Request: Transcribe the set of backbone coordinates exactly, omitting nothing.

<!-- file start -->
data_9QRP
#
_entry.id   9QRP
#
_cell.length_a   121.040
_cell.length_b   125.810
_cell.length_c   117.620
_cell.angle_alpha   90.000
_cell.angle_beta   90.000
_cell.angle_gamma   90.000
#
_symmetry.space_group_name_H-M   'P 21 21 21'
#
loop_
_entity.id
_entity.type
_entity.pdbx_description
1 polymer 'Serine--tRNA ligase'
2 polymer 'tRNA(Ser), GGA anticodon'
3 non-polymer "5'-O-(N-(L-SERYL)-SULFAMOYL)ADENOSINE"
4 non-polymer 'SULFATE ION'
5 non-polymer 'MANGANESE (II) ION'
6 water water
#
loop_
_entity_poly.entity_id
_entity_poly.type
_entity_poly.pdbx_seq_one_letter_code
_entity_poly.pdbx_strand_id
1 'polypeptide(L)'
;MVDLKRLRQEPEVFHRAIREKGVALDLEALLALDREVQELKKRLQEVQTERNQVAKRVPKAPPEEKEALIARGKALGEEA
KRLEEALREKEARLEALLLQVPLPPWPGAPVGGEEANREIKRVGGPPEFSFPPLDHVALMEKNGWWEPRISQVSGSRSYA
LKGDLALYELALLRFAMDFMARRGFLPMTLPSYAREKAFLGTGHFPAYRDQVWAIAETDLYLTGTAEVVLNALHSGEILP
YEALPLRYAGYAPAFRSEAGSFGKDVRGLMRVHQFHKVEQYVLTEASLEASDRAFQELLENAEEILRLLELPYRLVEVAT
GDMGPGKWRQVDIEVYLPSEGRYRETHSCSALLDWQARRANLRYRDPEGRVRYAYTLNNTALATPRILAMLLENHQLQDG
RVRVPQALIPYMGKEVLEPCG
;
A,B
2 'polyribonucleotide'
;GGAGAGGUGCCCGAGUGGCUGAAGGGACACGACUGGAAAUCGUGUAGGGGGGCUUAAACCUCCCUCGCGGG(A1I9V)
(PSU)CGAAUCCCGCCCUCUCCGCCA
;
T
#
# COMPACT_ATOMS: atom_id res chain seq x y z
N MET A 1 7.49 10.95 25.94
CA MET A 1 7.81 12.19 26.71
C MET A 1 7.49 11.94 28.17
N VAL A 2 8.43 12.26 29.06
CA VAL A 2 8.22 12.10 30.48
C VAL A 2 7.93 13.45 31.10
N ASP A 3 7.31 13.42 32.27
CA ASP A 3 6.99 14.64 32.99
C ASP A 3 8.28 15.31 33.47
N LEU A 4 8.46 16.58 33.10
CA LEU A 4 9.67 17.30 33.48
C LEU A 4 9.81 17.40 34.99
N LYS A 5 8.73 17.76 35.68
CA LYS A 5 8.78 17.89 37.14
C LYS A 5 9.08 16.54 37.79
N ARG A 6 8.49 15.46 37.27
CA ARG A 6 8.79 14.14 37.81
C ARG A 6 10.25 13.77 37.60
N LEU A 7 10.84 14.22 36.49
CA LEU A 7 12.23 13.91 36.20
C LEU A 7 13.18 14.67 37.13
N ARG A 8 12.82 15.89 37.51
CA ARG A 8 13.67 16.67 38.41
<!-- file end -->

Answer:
data_9QRP
#
_entry.id   9QRP
#
_cell.length_a   121.040
_cell.length_b   125.810
_cell.length_c   117.620
_cell.angle_alpha   90.000
_cell.angle_beta   90.000
_cell.angle_gamma   90.000
#
_symmetry.space_group_name_H-M   'P 21 21 21'
#
loop_
_entity.id
_entity.type
_entity.pdbx_description
1 polymer 'Serine--tRNA ligase'
2 polymer 'tRNA(Ser), GGA anticodon'
3 non-polymer "5'-O-(N-(L-SERYL)-SULFAMOYL)ADENOSINE"
4 non-polymer 'SULFATE ION'
5 non-polymer 'MANGANESE (II) ION'
6 water water
#
loop_
_entity_poly.entity_id
_entity_poly.type
_entity_poly.pdbx_seq_one_letter_code
_entity_poly.pdbx_strand_id
1 'polypeptide(L)'
;MVDLKRLRQEPEVFHRAIREKGVALDLEALLALDREVQELKKRLQEVQTERNQVAKRVPKAPPEEKEALIARGKALGEEA
KRLEEALREKEARLEALLLQVPLPPWPGAPVGGEEANREIKRVGGPPEFSFPPLDHVALMEKNGWWEPRISQVSGSRSYA
LKGDLALYELALLRFAMDFMARRGFLPMTLPSYAREKAFLGTGHFPAYRDQVWAIAETDLYLTGTAEVVLNALHSGEILP
YEALPLRYAGYAPAFRSEAGSFGKDVRGLMRVHQFHKVEQYVLTEASLEASDRAFQELLENAEEILRLLELPYRLVEVAT
GDMGPGKWRQVDIEVYLPSEGRYRETHSCSALLDWQARRANLRYRDPEGRVRYAYTLNNTALATPRILAMLLENHQLQDG
RVRVPQALIPYMGKEVLEPCG
;
A,B
2 'polyribonucleotide'
;GGAGAGGUGCCCGAGUGGCUGAAGGGACACGACUGGAAAUCGUGUAGGGGGGCUUAAACCUCCCUCGCGGG(A1I9V)
(PSU)CGAAUCCCGCCCUCUCCGCCA
;
T
#
# COMPACT_ATOMS: atom_id res chain seq x y z
N MET A 1 7.49 10.95 25.94
CA MET A 1 7.81 12.19 26.71
C MET A 1 7.49 11.94 28.17
N VAL A 2 8.43 12.26 29.06
CA VAL A 2 8.22 12.10 30.48
C VAL A 2 7.93 13.45 31.10
N ASP A 3 7.31 13.42 32.27
CA ASP A 3 6.99 14.64 32.99
C ASP A 3 8.28 15.31 33.47
N LEU A 4 8.46 16.58 33.10
CA LEU A 4 9.67 17.30 33.48
C LEU A 4 9.81 17.40 34.99
N LYS A 5 8.73 17.76 35.68
CA LYS A 5 8.78 17.89 37.14
C LYS A 5 9.08 16.54 37.79
N ARG A 6 8.49 15.46 37.27
CA ARG A 6 8.79 14.14 37.81
C ARG A 6 10.25 13.77 37.60
N LEU A 7 10.84 14.22 36.49
CA LEU A 7 12.23 13.91 36.20
C LEU A 7 13.18 14.67 37.13
N ARG A 8 12.82 15.89 37.51
CA ARG A 8 13.67 16.67 38.41